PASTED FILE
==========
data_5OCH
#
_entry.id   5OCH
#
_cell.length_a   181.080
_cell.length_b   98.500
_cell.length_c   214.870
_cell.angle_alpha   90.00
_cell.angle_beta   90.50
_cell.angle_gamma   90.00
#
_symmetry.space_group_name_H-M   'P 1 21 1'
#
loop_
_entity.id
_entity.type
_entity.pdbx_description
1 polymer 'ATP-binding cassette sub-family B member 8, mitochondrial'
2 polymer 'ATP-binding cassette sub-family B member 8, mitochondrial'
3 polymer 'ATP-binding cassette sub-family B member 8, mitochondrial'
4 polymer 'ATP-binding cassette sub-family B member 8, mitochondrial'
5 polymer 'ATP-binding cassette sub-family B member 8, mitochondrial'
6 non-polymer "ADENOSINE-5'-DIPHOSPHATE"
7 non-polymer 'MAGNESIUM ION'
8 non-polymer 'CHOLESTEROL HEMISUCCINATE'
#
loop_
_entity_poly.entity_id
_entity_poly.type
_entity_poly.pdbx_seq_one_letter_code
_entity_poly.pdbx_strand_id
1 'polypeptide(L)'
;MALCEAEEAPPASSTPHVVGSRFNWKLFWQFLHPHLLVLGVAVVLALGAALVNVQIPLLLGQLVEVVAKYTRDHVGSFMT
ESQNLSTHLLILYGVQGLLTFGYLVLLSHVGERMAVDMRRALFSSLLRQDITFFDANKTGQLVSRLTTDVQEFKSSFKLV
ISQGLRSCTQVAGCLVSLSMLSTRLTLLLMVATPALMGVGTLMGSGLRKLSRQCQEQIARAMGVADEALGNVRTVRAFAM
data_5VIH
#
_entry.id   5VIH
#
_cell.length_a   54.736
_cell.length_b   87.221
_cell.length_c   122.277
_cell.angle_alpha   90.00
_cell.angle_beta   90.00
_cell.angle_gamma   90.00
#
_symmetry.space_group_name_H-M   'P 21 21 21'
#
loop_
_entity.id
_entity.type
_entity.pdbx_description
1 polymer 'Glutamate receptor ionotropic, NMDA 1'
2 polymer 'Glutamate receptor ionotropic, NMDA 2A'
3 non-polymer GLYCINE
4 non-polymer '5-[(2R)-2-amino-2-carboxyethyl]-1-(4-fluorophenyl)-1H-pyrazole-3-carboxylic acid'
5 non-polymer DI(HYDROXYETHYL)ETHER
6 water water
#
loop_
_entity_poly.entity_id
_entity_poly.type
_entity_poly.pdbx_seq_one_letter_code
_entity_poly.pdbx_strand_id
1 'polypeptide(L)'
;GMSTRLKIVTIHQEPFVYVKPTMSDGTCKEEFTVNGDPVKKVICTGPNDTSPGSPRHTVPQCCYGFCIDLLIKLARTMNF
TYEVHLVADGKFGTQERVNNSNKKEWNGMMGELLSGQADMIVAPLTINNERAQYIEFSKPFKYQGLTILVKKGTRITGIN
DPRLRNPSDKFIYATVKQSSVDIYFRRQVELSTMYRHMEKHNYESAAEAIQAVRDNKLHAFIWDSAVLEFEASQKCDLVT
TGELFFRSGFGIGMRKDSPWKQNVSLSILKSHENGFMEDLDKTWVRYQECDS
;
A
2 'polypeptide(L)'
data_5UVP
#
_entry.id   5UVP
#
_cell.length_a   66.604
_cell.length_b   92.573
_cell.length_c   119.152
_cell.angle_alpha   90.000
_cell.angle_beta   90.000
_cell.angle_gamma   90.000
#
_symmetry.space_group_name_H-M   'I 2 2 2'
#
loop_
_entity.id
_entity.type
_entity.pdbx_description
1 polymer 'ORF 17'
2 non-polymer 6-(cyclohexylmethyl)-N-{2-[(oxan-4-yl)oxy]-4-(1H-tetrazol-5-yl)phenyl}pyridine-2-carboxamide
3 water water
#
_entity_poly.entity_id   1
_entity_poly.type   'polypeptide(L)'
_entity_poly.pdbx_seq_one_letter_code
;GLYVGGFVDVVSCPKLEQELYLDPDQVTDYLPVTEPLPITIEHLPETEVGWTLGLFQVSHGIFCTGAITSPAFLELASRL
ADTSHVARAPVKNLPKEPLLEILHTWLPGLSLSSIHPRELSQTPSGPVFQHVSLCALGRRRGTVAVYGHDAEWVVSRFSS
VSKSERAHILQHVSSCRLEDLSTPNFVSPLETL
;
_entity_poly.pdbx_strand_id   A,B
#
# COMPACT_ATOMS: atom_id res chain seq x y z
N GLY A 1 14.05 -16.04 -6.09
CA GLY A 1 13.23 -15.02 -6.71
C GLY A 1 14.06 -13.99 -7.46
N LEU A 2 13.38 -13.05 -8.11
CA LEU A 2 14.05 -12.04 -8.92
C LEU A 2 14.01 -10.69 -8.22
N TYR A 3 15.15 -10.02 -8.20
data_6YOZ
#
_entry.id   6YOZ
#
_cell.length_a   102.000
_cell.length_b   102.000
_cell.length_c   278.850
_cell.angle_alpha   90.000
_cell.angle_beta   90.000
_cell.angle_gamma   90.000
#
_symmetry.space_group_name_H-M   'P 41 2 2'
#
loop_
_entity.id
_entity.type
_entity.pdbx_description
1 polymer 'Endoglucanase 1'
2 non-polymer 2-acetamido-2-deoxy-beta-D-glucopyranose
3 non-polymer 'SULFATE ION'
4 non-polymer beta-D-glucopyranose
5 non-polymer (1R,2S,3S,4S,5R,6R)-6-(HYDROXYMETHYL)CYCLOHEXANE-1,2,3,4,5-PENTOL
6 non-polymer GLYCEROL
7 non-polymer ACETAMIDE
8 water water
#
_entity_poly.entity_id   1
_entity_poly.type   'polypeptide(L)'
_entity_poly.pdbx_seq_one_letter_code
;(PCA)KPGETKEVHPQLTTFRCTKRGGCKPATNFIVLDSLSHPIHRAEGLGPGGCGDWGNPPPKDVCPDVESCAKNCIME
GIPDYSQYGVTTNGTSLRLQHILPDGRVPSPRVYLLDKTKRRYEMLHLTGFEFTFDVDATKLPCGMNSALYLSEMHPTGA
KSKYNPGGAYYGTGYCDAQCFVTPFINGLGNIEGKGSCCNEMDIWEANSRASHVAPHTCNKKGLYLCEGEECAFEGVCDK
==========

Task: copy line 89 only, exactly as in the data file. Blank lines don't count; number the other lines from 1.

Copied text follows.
_entity.pdbx_description